A dry line over the northeast of the national territory, in interaction with the subtropical jet stream, will cause strong winds with possible dust storms over the northwest, north and northeast of the Mexican territory. Finally, the new tropical wave number 3 will move to the south of the Yucatan Peninsula, causing cloudy landslides towards the Mexican southeast.

From Thursday until next Saturday, an anticyclonic circulation at medium levels of the atmosphere will maintain the third heat wave over the national territory, including the Valley of Mexico, with maximum temperatures that could exceed 40 °C in 24 entities of the Republic Mexican.

On the other hand, low pressure channels, a dry line, divergence in height, the ingress of moisture from the Pacific Ocean, the Gulf of Mexico and the Caribbean Sea, in addition to the subtropical jet stream, will cause rains accompanied by thunderstorm in the north, west, south, and southeast of the country, including the Yucatan Peninsula, with occasional heavy rains and possible hail in Coahuila, Guerrero, Oaxaca, and Chiapas, as well as strong winds with possible dust storms in the northwest, north, northeast, and center from Mexico.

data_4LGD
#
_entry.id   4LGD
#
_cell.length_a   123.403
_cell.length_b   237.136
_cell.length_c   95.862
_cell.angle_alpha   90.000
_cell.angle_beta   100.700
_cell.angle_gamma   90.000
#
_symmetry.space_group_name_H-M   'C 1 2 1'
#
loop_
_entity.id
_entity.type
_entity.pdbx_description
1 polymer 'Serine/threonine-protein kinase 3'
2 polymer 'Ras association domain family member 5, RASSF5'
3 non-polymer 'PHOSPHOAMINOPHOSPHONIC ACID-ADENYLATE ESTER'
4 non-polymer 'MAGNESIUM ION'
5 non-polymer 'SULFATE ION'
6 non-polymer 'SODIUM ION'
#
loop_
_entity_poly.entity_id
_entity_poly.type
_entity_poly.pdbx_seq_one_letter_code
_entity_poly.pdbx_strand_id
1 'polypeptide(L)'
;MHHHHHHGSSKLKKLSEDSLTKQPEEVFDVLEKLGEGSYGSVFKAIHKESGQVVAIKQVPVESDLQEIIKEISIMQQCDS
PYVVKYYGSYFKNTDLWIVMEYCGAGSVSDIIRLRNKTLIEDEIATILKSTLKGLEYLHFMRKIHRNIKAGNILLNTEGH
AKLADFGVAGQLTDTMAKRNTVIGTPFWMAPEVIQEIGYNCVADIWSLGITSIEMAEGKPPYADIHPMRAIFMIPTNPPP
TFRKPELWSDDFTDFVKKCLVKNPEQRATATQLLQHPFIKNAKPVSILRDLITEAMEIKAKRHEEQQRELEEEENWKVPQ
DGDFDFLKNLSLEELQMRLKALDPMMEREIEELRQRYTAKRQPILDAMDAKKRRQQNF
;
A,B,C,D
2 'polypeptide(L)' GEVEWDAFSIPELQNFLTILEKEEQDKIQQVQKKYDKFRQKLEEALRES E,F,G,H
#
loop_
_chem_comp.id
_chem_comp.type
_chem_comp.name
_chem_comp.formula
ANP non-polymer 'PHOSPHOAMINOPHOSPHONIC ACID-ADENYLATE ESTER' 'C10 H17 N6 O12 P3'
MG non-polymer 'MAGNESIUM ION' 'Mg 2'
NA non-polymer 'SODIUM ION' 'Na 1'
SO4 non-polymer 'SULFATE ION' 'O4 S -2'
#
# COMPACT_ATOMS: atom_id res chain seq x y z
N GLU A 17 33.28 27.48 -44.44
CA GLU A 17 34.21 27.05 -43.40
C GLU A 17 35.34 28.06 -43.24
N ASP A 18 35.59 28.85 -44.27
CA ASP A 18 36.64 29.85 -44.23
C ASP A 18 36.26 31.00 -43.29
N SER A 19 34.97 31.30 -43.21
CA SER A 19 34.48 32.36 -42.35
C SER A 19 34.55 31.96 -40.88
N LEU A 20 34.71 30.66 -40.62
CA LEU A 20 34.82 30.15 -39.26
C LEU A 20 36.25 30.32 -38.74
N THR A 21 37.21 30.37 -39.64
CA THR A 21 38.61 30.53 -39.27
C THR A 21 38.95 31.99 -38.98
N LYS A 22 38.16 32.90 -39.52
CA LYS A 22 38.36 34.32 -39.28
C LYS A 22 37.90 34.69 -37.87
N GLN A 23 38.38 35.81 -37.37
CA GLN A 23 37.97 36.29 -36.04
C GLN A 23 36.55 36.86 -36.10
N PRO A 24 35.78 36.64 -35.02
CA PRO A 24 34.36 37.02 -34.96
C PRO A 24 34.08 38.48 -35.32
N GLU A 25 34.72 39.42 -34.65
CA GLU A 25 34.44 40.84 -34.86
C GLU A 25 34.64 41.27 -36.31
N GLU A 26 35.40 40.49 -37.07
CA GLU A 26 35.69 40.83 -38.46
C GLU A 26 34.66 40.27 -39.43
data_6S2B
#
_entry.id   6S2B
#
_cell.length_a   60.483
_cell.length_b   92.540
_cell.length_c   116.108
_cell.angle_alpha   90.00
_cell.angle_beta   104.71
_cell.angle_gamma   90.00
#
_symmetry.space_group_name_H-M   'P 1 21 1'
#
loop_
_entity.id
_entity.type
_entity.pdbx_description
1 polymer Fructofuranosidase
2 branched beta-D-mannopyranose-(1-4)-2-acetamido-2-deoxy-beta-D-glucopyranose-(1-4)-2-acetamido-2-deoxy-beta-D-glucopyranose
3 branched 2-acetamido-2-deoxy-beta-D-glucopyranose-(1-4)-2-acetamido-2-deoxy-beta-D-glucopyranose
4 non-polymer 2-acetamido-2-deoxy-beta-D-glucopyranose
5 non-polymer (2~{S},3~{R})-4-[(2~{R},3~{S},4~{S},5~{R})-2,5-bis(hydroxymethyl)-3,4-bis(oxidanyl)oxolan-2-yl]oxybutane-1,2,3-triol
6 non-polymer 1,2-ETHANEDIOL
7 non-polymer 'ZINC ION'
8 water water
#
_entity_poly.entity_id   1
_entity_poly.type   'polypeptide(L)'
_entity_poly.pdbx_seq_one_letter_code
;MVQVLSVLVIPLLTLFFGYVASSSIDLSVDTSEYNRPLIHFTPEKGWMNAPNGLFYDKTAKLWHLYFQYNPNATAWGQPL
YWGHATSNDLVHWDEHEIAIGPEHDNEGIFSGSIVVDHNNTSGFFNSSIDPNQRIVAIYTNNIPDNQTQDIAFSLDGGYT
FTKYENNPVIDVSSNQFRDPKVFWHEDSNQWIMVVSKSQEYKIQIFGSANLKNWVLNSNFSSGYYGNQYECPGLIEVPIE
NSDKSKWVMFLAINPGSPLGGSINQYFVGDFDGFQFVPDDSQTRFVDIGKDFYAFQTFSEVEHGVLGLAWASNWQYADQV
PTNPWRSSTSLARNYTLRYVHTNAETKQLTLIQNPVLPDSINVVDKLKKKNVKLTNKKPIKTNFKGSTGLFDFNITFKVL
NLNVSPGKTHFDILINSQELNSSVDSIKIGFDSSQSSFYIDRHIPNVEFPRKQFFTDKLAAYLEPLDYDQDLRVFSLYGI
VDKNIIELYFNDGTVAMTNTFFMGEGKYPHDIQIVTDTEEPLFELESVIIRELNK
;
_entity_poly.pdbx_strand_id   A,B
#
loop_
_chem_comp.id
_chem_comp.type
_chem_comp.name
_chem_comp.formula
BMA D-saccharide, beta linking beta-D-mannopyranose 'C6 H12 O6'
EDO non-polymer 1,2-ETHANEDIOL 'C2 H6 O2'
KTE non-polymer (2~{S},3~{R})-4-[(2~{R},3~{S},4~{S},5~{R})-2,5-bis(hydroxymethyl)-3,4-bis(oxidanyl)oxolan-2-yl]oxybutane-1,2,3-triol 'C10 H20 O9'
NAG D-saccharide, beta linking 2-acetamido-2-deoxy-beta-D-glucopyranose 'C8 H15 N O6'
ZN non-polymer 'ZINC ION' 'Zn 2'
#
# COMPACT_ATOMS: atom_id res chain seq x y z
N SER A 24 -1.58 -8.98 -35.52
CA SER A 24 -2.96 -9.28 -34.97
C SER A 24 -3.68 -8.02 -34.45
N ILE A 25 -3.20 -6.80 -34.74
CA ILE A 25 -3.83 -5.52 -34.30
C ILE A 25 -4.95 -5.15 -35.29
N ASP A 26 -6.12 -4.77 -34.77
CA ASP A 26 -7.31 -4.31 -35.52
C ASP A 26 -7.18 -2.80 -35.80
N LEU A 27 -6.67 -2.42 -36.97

Likewise, a tropical wave will move off the coasts of Chiapas and Oaxaca, associated with a zone of instability with a probability of cyclonic development, increasing the potential for rainfall in the southeast and south of the national territory.

MINIMUM AND MAXIMUM TEMPERATURES FOR THE MEXICAN REPUBLIC

Maximum temperatures above 45 °C: Sinaloa, Coahuila, Nuevo León and Tamaulipas.